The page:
The next time you break down in public because of a song, you can finally have something to blame. Perhaps, you thought you were just having a sensitive day or it was the stress of the week, but in actuality it’s those damnÂ appoggiaturas having their way with you and everyone of us.
When it comes to songs that give us a good cry or result in goosebumps, we can no longer dismiss it as just the aching lyrics or the perfectly accompanying melody. It goes much deeper than that. These components are structures that send signals to our brain that create deep emotion and pleasure that result in an outward physical reaction.
As British psychologistÂ John Sloboda learned 20 years ago during a simple experiment that had music lovers identify passages that evoked a physical response, there’s a musical device that actually plays into all this and it’s called “appoggiatura.” An appoggiatura is a note that’s created when melody takes on dissonant sound that creates tension in the listener. It’s when the tension is released and the song dips back down into the original melody that the body begins to feel good because of the song. When listeners hear that resolution of sound due to several appoggiaturas in motion, there is a cycle composed of both tension and release that causes such a strong reaction in our brain that we can’t help but bawl the second this starts to happen — or at the very least, get chills.
An example of a song that’s bound to have this effect on you is Adele’s “Someone Like You.” While modulating the pitch of her voice right before a new harmony, Adele and her song create a whole boat load of tension and resolution that play with our emotions.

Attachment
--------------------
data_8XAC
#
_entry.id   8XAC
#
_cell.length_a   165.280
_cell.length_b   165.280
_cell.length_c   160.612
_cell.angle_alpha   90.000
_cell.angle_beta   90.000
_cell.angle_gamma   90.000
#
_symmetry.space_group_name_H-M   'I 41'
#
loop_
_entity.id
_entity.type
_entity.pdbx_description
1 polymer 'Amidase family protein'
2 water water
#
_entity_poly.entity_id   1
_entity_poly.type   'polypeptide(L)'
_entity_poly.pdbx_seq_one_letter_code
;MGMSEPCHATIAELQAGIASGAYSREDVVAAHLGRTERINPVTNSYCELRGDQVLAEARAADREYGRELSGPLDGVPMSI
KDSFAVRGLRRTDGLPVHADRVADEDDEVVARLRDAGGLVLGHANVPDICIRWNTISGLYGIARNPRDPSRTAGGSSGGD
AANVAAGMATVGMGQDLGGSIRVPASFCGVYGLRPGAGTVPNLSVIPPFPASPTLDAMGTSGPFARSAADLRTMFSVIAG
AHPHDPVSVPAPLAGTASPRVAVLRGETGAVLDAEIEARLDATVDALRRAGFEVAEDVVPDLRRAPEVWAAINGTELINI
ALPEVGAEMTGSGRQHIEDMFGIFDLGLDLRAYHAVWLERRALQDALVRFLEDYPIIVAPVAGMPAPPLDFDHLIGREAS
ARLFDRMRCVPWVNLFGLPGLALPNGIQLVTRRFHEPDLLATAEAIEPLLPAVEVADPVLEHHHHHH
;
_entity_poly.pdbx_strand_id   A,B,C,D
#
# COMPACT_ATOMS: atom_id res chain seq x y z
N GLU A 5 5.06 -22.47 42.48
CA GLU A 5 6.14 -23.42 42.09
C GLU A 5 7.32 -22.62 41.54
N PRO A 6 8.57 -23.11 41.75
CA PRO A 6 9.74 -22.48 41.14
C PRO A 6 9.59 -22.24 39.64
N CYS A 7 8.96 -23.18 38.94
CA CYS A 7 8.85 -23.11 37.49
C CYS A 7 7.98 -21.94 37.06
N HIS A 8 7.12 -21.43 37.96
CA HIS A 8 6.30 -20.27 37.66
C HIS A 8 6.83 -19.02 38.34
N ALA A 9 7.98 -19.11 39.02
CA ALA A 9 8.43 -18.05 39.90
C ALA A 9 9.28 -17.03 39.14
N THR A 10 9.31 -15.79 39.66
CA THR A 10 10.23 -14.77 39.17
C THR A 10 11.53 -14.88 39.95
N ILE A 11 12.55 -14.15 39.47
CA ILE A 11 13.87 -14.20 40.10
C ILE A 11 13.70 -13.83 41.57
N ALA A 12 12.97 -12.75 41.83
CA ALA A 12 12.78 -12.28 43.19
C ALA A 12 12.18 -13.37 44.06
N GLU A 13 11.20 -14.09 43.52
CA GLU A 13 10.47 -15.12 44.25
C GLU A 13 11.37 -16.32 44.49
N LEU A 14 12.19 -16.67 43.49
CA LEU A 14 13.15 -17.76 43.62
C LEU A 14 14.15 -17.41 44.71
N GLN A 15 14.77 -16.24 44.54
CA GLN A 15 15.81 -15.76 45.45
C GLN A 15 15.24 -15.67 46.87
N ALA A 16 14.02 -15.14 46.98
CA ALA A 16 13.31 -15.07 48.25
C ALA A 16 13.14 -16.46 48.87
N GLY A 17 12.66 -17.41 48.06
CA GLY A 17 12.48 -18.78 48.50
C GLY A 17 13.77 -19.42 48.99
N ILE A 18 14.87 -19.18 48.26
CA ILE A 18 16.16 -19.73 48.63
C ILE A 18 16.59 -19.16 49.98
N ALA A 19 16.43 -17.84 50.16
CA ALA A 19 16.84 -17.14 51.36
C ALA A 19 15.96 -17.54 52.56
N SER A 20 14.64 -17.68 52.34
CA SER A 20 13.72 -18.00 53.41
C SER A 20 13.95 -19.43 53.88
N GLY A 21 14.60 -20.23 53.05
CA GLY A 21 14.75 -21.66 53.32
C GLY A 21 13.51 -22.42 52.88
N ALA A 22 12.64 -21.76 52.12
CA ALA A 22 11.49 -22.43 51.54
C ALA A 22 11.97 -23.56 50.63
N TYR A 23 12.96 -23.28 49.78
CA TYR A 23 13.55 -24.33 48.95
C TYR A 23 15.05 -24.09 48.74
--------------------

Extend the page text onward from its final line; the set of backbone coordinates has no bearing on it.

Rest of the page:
As a cynic and one who has never heard an Adele song, I thought I’d put this theory to the test. Before you jump down my throat, yes, I have heard “Rolling in the Deep,” quite a few times, but didn’t know it was Adele. I don’t own a radio, OK? I am often moved to tears by songs, but I wanted to try this one because it was cited as an example.
My findings? Hell yeah, the goosebumps kicked in at 1:14 minutes into the song. Before the song was over, I was all over the place. I tried this three times and tried to fight it with each round. No such luck. I’m sure by the time I reach the fifth or sixth round there may even be tears. Now I finally understand the SNL skit that made fun of this phenomenon.
Give it a try and see if it works on you, too. But I suggest you remove your mascara before you give this a whirl. Even waterproof eye make-up is known to smudge occasionally.